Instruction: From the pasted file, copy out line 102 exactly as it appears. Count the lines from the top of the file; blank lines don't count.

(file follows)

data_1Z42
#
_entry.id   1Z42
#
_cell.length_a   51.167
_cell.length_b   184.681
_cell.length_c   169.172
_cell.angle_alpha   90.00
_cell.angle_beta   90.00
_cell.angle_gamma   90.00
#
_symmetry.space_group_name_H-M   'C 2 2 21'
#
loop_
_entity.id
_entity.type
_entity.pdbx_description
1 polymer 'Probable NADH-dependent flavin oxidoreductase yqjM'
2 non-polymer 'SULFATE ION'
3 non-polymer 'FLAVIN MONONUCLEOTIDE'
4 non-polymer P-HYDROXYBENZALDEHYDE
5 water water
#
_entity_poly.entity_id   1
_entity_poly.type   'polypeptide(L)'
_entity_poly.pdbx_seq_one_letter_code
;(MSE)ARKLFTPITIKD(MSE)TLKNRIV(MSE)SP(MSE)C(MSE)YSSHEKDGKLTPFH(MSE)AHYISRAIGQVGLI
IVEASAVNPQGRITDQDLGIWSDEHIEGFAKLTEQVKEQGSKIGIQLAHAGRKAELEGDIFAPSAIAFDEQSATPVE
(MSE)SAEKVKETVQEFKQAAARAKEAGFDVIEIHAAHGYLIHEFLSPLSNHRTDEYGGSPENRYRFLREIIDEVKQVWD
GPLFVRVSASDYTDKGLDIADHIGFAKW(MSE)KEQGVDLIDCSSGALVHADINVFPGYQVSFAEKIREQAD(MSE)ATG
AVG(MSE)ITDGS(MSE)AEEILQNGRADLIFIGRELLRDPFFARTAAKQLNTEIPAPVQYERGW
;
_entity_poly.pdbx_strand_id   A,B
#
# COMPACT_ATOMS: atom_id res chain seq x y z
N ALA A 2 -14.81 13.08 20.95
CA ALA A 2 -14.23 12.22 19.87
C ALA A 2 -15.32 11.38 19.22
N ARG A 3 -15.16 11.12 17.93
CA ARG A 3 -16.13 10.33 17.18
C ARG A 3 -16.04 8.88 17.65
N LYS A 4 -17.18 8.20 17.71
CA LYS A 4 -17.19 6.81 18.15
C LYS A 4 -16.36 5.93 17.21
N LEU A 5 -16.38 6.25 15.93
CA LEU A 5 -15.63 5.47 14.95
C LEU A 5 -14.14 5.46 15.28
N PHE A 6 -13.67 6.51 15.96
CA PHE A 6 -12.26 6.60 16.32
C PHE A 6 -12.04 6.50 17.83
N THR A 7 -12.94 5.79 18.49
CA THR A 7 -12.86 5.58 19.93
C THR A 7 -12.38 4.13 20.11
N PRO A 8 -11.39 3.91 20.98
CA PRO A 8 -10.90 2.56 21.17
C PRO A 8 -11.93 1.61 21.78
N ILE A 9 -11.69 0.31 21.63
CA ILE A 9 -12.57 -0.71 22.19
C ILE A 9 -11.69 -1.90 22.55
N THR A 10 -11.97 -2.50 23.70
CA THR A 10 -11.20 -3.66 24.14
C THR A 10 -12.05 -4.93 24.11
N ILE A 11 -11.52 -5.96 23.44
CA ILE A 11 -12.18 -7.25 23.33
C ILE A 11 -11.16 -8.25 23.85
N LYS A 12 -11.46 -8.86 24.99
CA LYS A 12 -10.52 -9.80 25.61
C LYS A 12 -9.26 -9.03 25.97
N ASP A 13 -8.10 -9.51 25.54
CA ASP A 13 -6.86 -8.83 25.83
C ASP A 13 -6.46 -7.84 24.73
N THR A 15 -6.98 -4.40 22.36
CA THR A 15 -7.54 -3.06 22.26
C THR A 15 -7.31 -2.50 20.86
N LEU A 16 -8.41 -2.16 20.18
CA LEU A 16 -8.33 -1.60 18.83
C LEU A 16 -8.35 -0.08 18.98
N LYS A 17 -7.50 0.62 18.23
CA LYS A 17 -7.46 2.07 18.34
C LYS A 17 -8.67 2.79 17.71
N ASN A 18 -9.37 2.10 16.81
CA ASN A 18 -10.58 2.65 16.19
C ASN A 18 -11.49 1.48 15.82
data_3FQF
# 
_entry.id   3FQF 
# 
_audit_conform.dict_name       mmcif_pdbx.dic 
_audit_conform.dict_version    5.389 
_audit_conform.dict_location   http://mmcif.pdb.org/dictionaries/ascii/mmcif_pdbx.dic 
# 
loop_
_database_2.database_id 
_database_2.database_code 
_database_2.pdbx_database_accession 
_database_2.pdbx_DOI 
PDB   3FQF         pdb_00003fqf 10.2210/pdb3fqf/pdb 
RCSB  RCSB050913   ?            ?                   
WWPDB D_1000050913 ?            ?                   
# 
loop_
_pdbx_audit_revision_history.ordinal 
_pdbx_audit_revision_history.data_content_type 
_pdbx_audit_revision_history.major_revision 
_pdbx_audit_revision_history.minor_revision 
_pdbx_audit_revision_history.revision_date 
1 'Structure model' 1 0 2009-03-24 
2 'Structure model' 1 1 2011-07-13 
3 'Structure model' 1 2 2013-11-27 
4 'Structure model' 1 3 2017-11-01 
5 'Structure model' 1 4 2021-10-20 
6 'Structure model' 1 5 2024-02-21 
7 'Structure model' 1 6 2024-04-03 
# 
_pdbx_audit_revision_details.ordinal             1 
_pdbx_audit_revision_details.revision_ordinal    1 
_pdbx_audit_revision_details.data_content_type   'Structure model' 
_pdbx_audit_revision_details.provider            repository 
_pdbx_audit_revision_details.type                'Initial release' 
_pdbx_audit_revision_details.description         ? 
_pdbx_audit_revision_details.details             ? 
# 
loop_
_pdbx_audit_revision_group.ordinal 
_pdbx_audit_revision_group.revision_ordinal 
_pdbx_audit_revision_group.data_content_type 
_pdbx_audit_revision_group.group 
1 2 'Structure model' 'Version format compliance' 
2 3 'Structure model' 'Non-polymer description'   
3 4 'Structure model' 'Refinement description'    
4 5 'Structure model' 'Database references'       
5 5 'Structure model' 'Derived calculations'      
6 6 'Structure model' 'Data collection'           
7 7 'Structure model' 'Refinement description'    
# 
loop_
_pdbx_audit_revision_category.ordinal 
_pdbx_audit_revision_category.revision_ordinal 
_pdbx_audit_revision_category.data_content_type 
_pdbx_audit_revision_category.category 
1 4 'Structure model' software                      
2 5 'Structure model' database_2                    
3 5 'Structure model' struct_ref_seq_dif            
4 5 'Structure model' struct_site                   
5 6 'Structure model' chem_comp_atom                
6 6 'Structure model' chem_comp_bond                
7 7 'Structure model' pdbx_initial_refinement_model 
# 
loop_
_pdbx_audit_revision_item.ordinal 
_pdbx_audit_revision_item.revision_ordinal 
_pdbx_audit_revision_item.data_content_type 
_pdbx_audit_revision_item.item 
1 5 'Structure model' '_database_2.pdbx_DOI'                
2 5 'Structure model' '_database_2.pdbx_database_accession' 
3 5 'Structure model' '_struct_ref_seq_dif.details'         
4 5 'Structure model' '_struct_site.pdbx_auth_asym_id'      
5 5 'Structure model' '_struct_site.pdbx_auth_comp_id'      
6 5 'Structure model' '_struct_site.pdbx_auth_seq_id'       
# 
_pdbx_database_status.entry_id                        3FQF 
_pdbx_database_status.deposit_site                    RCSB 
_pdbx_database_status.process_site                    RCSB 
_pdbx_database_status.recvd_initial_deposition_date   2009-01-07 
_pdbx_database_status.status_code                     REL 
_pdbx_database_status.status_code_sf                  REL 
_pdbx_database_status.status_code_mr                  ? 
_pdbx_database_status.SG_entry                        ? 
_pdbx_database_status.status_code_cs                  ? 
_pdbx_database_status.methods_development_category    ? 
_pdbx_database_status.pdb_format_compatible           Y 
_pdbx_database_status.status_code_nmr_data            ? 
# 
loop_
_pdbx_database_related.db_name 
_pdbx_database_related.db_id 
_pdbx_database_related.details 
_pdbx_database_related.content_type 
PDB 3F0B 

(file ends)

_pdbx_audit_revision_history.ordinal 